What's up at Episcopal News Service?

Poke around in Episcopal precincts on Facebook and you quickly learn that folks have portions of the church’s budget that are of particular interest to them. One of the line items I always look at is Episcopal News Service. Although funded by the church, ENS makes an effort to report objectively on the church’s affairs. And if, in the end, we are all compromised in some way by our economic self-interest, ENS endeavors to treat all parties fairly, and remains a place where one can usually get all sides of whatever story is unfolding in the church.

I would hate to see ENS lose one of the three reporters it currently employs, but that is a plausible interpretation of the comment at line 790 of the line by line budget analysis released late Friday afternoon by the Office of Public Affairs.

In explaining that ENS’s budget was reduced from $1,346,605 last triennium to $1,097,193 this triennium, Chief Operating Officer Bishop Stacy Sauls and Treasurer Kurt Barnes wrote: “Former print news business staff were eliminated. Additional staff reductions anticipated. Estimate for ongoing staff assumes inflation and medical cost increases and a staff reduction.”

The possibility of a staff reduction is not mentioned in the line by line budget that was approved by Executive Council, but the figures are the same as those in the budget released on Friday. Curiously, the council said: “You will notice significant investment in the ministry of Communications, including the Episcopal News Service, as a primary resource for Evangelism and to ensure Episcopalians everywhere have the information they need to create the networks necessary to do the work of mission.”

So I am wondering both whether someone at ENS is going to lose his or her job, and whether they learned of this possibility by reading a line by line budget commentary.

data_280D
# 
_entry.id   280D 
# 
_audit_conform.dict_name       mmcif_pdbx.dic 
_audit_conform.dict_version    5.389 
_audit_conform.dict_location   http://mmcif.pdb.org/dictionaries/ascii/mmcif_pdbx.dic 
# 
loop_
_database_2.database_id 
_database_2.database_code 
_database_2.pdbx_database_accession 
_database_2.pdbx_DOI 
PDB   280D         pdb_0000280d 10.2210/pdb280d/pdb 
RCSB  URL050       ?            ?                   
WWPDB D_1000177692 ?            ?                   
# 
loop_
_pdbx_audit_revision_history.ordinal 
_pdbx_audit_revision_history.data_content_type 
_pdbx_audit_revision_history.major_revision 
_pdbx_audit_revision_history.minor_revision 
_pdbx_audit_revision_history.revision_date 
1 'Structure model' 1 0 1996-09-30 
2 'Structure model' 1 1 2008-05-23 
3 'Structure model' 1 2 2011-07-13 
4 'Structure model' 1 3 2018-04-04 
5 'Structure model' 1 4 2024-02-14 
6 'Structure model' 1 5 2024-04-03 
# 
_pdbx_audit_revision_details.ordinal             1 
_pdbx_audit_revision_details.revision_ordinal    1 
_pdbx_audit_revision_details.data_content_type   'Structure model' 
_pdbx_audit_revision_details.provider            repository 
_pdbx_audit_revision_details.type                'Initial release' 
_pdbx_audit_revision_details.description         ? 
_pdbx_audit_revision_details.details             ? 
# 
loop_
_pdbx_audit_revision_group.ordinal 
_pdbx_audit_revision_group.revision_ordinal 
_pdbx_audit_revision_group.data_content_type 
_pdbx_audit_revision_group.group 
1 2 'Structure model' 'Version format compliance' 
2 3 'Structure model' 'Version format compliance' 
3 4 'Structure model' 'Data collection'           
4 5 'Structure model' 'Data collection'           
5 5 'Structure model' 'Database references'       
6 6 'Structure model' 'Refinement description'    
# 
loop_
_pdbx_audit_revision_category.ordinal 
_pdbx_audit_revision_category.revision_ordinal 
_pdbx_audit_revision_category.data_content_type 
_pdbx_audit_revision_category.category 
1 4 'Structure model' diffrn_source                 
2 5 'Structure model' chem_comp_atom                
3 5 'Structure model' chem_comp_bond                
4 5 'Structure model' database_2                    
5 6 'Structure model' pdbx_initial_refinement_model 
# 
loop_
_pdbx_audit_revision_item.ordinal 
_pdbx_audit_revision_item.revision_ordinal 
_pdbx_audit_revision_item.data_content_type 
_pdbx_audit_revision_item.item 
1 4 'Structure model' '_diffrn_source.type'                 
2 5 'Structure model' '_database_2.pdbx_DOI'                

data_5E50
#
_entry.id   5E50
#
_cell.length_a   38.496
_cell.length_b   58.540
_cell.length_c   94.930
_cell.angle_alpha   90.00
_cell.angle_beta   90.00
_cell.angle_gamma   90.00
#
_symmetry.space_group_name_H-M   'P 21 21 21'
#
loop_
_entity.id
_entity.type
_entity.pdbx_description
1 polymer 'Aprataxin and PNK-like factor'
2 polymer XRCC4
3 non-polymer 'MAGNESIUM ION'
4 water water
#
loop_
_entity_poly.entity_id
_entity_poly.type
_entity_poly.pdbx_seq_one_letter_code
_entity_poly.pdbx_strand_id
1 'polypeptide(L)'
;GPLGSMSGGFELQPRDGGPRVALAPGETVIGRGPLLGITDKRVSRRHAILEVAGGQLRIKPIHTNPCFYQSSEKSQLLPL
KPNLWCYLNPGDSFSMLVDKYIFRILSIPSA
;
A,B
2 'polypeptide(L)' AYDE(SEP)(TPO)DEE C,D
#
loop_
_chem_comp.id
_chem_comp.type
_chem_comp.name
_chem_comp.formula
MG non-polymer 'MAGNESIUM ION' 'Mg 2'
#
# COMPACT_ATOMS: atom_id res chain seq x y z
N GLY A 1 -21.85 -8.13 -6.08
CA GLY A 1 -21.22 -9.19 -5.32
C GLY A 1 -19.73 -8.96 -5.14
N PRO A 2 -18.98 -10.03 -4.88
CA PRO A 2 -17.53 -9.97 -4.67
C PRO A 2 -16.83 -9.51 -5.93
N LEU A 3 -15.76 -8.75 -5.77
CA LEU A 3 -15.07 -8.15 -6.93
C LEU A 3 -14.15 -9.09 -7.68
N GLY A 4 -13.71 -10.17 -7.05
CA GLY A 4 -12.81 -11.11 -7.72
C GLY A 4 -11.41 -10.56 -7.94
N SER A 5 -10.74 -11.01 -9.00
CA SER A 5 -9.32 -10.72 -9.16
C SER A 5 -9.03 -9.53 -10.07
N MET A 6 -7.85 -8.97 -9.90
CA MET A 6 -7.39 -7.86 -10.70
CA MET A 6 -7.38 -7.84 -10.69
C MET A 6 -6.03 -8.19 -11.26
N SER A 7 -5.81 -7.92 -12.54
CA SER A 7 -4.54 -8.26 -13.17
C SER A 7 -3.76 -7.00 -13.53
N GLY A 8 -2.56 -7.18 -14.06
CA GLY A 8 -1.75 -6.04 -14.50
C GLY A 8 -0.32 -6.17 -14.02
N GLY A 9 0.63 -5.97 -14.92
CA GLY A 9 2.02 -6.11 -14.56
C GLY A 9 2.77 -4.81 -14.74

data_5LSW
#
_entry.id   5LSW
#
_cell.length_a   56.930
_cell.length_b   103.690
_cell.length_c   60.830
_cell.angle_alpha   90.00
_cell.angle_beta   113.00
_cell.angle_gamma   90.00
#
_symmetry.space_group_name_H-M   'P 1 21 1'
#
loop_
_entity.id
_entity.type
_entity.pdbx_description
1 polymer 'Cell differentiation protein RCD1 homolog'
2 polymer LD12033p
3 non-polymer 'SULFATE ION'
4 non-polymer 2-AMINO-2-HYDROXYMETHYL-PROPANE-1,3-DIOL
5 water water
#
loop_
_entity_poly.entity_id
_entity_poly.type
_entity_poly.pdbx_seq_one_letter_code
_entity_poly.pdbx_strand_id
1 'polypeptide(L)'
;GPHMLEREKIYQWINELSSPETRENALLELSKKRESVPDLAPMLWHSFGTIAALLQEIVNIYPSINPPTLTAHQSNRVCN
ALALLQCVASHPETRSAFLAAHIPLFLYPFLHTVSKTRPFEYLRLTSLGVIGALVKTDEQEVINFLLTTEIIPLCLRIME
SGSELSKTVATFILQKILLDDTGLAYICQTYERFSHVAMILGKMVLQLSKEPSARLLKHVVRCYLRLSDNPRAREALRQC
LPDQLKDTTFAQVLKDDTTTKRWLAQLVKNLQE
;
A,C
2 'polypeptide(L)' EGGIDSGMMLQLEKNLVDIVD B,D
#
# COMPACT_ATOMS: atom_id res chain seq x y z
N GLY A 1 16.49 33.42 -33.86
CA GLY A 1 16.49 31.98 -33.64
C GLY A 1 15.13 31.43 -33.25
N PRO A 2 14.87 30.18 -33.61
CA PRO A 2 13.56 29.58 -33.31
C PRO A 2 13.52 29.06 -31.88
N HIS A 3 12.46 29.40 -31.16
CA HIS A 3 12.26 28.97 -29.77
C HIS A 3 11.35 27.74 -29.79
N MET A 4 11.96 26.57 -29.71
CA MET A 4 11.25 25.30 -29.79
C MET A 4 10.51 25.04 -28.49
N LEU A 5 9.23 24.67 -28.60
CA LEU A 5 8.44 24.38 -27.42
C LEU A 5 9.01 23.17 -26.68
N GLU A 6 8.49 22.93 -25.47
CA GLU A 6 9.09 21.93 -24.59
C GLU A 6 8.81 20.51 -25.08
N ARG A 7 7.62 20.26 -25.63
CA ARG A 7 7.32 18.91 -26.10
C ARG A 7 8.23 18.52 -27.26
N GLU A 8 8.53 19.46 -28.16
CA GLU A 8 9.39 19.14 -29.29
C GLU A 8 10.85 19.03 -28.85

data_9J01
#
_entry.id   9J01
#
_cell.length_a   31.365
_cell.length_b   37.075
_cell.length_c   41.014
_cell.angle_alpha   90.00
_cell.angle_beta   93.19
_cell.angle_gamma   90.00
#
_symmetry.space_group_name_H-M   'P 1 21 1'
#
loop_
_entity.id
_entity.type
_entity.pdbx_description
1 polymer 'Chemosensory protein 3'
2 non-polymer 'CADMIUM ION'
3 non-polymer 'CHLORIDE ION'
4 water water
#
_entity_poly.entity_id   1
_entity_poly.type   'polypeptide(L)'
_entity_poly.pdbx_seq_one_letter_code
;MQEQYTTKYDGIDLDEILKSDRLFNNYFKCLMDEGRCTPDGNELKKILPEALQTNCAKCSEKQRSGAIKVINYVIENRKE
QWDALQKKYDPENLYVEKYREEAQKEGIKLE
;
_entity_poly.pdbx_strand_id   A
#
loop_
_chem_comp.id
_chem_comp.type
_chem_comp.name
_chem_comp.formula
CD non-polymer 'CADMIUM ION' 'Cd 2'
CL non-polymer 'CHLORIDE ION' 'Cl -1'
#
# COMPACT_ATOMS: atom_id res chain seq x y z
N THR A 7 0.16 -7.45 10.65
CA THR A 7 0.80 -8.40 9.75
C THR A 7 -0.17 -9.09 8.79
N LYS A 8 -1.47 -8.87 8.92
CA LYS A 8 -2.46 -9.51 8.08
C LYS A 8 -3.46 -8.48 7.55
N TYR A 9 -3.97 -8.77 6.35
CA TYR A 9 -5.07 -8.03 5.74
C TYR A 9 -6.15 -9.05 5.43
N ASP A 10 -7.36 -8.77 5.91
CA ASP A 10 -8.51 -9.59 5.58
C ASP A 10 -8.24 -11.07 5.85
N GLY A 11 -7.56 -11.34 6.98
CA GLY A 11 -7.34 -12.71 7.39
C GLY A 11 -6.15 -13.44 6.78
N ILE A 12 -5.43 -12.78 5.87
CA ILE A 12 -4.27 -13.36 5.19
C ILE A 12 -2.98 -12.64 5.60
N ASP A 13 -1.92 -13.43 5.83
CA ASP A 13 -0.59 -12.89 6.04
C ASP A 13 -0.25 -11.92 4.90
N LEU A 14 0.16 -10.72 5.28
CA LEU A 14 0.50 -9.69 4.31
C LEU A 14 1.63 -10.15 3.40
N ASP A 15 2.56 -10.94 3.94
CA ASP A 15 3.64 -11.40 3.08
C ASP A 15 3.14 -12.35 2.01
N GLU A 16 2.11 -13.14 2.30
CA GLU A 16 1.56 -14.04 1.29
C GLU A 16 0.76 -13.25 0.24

Comments (5)

Significant investment by cutting staff? Sort of a mixed message. Those news stories aren't going to write themselves...

Did you ask Anne Rudig? What did she say about the budget and staffing levels?

Scott, given the way the budget has come together, I am reluctant to assume any particular person has the answer to any given question.

Back in the day, ENS had a Director, a succession of Deputies (of which I was one), one staff assistant, whatever freelancers could be persuaded to contribute (for a small fee), and the kindness of diocesan communicators. This looks like a step back to that model--without the staff assistant. Of course, in the Solheim days ENS mailed a printed news packet to subscribers once every two weeks or so. The interwebs are a much hungrier newsbeast that demands daily and sometimes hourly feeding. However, when contemplating the ways of the Church, always remember: "Your system is perfectly designed to achieve the result you are getting."

Jim wrote, "Scott, given the way the budget has come together, I am reluctant to assume any particular person has the answer to any given question."

That's a good point. I wonder if we can expect an unfunded resolution to come to the floor requiring a minimum level of staffing at ENS.

I, for one, believe that the communications infrastructure of our church is vitally important. We need to get news out there. Stories of successes and failures both need to be heard. We need good places for serious discussion and debate (one of the strengths of the Cafe, of course) and we need a diversity of editorial voices. And as we work to dismantle the centralization, we need a single place to find out what the many scattered networks are doing.

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